Marriage is an exciting time for everyone, especially the newlyweds. But after the “I Dos,” you might wonder, “How long does it take to get a green card after marriage?”
A green card, also known as a Permanent Resident Card, is a document that grants immigrants the right to live and work permanently in the United States. For many foreign nationals who marry U.S. citizens or permanent residents, obtaining a green card is necessary to build a life together with their spouse. The green card timeline can take 12-55 months and is dependent on several factors.
But whether you need to obtain your first visa or adjust your status to a marriage-based green card (like J-1 visa holders), this comprehensive article will walk you through the often time-consuming and complex green card process.
If the immigrant spouse lives in the U.S., the application process typically takes approximately 15–20 months.
You’re eligible for a green card if it is a valid marriage, you and your spouse are at least 18, and the U.S. citizen in the relationship meets the necessary income requirements. When a foreign national marries a U.S. citizen, they become an immediate relative of the citizen. As an immediate relative, they have a higher priority in the process.
The good news is you won’t have to worry about annual limits for this category. Even better, the green card processing time is typically shorter for individuals married to U.S. citizens. Let’s break down what you can expect in each step to understand the timeline.
Form I-130 establishes the validity of your marriage. The spouse who is a U.S. citizen (the petitioner or sponsor) will complete this form.
The documents needed to complete this form include:
After completing the form, mail it to the appropriate USCIS location. You’ll receive a receipt notice within about two weeks. USCIS will send a Request for Evidence if additional information is required.
The time for this step will vary depending on the service center or field office processing your application. The average wait time for service centers is about 14 months. If you’re using the National Benefits Center, the wait could be around 55 months.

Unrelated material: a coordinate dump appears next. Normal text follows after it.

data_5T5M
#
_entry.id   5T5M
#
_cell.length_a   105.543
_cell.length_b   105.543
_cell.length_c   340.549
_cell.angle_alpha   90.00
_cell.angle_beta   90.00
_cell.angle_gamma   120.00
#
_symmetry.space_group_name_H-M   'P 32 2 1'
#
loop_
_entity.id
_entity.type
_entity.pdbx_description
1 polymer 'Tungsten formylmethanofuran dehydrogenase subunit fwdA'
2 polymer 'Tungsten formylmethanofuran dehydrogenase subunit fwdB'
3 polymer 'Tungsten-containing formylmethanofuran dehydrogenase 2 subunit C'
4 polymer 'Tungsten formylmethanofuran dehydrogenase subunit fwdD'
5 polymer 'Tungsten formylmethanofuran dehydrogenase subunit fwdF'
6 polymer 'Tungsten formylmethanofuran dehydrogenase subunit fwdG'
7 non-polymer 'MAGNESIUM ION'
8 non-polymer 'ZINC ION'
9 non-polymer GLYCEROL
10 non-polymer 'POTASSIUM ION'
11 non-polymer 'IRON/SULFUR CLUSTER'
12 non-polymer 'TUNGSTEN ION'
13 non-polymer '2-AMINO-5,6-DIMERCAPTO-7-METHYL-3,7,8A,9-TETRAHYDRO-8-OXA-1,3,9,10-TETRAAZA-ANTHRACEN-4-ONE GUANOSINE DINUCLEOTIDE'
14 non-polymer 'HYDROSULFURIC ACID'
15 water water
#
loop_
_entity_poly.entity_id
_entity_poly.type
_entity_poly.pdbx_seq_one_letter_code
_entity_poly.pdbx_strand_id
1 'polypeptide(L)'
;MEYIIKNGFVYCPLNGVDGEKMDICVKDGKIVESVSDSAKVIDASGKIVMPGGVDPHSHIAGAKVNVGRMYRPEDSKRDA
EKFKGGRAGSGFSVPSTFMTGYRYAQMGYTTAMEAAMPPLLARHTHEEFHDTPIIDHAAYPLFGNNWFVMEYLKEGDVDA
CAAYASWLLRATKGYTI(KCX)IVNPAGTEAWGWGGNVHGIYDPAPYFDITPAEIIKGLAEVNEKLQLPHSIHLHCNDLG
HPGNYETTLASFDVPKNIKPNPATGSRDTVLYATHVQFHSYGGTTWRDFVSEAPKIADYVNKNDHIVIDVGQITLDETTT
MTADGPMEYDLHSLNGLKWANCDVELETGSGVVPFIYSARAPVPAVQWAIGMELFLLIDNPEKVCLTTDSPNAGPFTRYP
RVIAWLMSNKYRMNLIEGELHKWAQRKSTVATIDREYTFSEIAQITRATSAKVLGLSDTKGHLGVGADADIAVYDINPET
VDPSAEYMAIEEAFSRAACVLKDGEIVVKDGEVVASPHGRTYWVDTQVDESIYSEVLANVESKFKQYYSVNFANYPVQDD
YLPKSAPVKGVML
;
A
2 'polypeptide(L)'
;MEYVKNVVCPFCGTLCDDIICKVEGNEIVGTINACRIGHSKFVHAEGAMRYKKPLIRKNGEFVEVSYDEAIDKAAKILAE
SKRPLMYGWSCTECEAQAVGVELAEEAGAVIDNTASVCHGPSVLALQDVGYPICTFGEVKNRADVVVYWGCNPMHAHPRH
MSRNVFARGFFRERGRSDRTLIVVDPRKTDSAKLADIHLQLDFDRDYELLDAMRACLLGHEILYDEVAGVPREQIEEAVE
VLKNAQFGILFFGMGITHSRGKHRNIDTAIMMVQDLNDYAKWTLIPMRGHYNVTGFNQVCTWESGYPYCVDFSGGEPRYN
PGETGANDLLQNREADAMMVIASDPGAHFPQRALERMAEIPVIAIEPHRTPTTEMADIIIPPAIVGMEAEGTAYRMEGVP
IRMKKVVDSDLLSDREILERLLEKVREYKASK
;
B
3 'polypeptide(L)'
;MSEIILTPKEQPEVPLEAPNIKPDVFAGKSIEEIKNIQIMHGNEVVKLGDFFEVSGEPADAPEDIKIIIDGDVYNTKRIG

You can utilize the USCIS Case Processing Times calculator to determine what you can expect based on your situation.
This step is specifically for applicants living in the U.S.
The documents needed to complete this form include:
The average processing time will depend on your location. However, the average waiting time is about 20 months and can range from as little as 13 months up to about 40 months.
The good news is that spouses of U.S. citizens can file Form I-485 when they file Form I-130. The USCIS will process both forms simultaneously, drastically reducing the wait time for a green card.
You can get a rough estimate of the expected wait time for your marriage green card by looking at the average wait time for your location for each step. Be sure you don’t miss any forms, deadlines, or communication from the USCIS. Missing a step can extend the wait time (or worse, force you to start over!)
While waiting for your application to process, start preparing for your interview. The sponsoring spouse and immigrant spouse must attend an interview. The marriage green card interview typically occurs 7-15 months after applying.
If the interviewing office approves your application, the immigrant spouse will receive a green card within 2-3 weeks.
If you are married for less than two years, the immigrant spouse will receive a conditional marriage green card. After two years, you and your spouse can apply for a permanent marriage green card.